Reply To: QU-24 Config issues

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Wow! GCumbee gave you a short course in audio tech in 3 paragraphs! Well, not really, but it was helpful advice. And DR linked you to a good basic article, but realize (as he does) that it was written for an analog console. Things like EQ, dynamics, and effects work differently on a digital console. He warned you about “crossing streets.”

The total breadth of knowledge required for a competent audio tech is quite large. Don’t feel bad if you’re having problems. While you may be able get the system hooked up and working, there is still a great deal of knowledge needed to operate the system properly.

Since you need to get running quickly, you should seek help from a local retailer who has a good techie on staff, and agree to pay him if necessary, or check with a local church to see if you can find a skilled audio tech, as has been suggested. However, be careful, for many lay audio techs have simply been trained to operate their system and may not know all the technical details needed for your situation. He may be learning along with you, and that can be frustrating.

The QU series has become quite popular, so it is possible that you could find another church using one, and the operators may be able to give you some good suggestions.

If your church is part of an association, the staff there may be able to recommend an installer or someone else who can be of help.

For the longer term, it is critical to read the A&H manual thoroughly. The mixer is complicated enough that you won’t just be able to “figure it out.” Audio technology is the same way. You need to find a good book written for live sound engineers. You’ll find several on, and I’m hoping my contribution here will cause others on the forum to send you some recommendations. You might find some books in a local library that will help you select the one you feel is best for you. You should have your own copy, however, as it will take some time to learn what is needed, and you may have to refer back to it from time to time.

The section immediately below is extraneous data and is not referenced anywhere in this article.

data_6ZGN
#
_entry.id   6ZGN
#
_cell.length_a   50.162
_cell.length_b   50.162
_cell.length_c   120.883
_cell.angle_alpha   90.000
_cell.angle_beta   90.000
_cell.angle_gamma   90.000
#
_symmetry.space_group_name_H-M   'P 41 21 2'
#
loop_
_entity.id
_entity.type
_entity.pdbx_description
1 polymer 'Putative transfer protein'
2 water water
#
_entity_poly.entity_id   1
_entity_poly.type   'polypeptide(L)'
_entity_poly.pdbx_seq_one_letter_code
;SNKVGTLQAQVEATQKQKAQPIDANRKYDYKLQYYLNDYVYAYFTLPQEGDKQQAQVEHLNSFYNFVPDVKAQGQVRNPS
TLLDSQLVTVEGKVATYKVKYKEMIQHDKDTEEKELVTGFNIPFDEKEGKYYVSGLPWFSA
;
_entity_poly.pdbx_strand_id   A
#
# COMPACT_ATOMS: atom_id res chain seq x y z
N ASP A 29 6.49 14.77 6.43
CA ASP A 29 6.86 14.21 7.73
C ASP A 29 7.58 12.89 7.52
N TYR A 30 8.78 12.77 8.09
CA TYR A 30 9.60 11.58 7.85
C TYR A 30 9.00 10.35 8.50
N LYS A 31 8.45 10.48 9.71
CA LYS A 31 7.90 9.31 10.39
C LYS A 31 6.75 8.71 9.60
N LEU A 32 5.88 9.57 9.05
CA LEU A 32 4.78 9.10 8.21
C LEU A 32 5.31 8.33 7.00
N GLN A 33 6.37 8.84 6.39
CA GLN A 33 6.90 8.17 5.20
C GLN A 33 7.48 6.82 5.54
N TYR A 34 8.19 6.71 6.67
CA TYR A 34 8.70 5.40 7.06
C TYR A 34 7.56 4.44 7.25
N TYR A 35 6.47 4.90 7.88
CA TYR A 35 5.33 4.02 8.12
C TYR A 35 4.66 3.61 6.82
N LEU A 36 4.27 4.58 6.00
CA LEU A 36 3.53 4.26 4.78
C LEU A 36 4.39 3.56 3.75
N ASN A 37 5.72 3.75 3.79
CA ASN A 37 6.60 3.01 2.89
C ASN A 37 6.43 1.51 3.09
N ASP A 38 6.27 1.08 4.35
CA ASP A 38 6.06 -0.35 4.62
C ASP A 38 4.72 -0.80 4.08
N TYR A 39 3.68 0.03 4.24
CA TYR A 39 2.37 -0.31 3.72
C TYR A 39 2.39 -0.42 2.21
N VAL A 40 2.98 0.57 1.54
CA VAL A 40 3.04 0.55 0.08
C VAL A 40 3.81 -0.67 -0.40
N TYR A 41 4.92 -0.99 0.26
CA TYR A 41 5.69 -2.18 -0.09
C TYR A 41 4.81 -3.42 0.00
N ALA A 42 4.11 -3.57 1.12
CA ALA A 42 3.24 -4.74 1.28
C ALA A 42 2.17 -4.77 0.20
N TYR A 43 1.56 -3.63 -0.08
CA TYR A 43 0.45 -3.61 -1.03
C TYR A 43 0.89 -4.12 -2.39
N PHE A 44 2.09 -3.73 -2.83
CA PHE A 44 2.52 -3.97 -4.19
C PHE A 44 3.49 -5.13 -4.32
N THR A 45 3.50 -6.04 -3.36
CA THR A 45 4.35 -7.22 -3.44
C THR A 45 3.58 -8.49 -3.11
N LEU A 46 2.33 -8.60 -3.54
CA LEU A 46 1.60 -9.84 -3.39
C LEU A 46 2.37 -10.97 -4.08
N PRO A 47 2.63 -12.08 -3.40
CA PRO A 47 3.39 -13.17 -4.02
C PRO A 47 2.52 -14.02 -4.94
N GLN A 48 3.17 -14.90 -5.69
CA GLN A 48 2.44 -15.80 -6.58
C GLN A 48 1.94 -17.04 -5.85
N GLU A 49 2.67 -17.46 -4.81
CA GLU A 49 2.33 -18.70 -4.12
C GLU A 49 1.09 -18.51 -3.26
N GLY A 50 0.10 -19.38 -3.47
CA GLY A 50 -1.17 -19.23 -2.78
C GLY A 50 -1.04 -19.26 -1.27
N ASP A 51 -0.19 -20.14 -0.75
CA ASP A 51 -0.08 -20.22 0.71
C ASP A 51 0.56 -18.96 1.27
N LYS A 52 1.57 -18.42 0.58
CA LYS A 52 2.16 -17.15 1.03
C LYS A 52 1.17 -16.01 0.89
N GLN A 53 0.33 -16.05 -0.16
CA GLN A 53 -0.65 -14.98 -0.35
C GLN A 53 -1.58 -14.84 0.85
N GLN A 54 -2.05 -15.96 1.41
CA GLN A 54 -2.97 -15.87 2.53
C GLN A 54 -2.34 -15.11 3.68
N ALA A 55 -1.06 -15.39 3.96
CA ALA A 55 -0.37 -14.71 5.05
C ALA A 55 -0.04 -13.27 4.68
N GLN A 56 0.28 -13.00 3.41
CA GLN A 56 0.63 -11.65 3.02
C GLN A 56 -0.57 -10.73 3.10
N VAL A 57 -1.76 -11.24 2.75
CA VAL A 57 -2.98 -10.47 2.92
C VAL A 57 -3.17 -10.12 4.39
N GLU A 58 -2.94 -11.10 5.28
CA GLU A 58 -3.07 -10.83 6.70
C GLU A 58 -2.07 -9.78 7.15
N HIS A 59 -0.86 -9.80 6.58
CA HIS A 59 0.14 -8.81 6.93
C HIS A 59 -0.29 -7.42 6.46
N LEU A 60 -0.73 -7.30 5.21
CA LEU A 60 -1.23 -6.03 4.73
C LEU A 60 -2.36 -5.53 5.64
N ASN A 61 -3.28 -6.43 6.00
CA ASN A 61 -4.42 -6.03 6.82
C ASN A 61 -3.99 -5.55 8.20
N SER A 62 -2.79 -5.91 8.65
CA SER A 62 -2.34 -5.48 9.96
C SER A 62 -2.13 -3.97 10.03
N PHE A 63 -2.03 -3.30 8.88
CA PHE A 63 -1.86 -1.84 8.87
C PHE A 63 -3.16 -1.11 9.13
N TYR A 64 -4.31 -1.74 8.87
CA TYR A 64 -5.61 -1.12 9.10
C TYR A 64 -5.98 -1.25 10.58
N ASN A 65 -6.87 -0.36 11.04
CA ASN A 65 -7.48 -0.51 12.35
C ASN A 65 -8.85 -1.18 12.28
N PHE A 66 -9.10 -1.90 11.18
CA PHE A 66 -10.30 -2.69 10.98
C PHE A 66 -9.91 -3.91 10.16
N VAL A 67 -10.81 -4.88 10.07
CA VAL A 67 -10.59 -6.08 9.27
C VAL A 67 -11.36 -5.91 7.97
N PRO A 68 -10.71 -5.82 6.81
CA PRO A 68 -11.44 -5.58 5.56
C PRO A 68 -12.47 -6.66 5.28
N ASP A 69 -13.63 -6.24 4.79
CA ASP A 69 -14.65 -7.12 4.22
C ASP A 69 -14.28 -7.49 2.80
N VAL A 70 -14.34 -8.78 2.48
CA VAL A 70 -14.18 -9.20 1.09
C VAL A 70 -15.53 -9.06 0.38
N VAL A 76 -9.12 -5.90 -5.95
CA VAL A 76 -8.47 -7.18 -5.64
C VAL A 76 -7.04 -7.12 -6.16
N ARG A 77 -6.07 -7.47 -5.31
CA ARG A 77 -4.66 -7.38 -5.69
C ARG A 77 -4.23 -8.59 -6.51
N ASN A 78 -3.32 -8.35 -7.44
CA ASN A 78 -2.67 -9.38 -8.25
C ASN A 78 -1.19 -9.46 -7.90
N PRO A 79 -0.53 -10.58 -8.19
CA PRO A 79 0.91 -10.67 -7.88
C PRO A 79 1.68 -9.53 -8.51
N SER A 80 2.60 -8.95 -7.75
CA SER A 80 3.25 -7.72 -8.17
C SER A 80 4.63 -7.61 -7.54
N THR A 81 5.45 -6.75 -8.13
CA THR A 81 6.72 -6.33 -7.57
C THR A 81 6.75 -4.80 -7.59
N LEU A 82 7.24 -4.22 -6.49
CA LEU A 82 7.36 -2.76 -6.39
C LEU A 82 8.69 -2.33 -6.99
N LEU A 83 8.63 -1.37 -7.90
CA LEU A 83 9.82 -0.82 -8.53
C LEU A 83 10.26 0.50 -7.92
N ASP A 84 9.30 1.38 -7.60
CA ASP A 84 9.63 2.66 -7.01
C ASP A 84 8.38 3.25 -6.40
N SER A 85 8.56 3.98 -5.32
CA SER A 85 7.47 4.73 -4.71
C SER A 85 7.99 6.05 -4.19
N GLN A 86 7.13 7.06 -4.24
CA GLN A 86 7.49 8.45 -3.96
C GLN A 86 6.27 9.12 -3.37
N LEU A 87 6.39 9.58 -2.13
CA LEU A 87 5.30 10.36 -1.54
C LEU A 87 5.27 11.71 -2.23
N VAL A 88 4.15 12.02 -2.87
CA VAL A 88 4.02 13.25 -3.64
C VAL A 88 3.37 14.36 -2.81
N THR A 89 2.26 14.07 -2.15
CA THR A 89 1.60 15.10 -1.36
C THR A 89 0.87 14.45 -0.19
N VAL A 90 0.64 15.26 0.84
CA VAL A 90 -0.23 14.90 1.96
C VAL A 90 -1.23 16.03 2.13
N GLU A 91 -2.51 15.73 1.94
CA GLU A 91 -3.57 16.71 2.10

Of course, on the internet you can find helpful resources by querying for specific issues that you encounter, but it is fairly time-consuming and may be narrowly-focused. A book that covers the entire arena in a coordinated fashion is probably more helpful. Most books were written for analog consoles (all the ones I know about), but try to find one written in this era of digital mixers.

One more possibility – WFX is being held in Nashville in November. They offer hands-on training for sound operators. You might look into that option, too.

You need external help for the short term, but don’t ignore the long-term need for knowledge to keep your system operating properly and maximize its potential.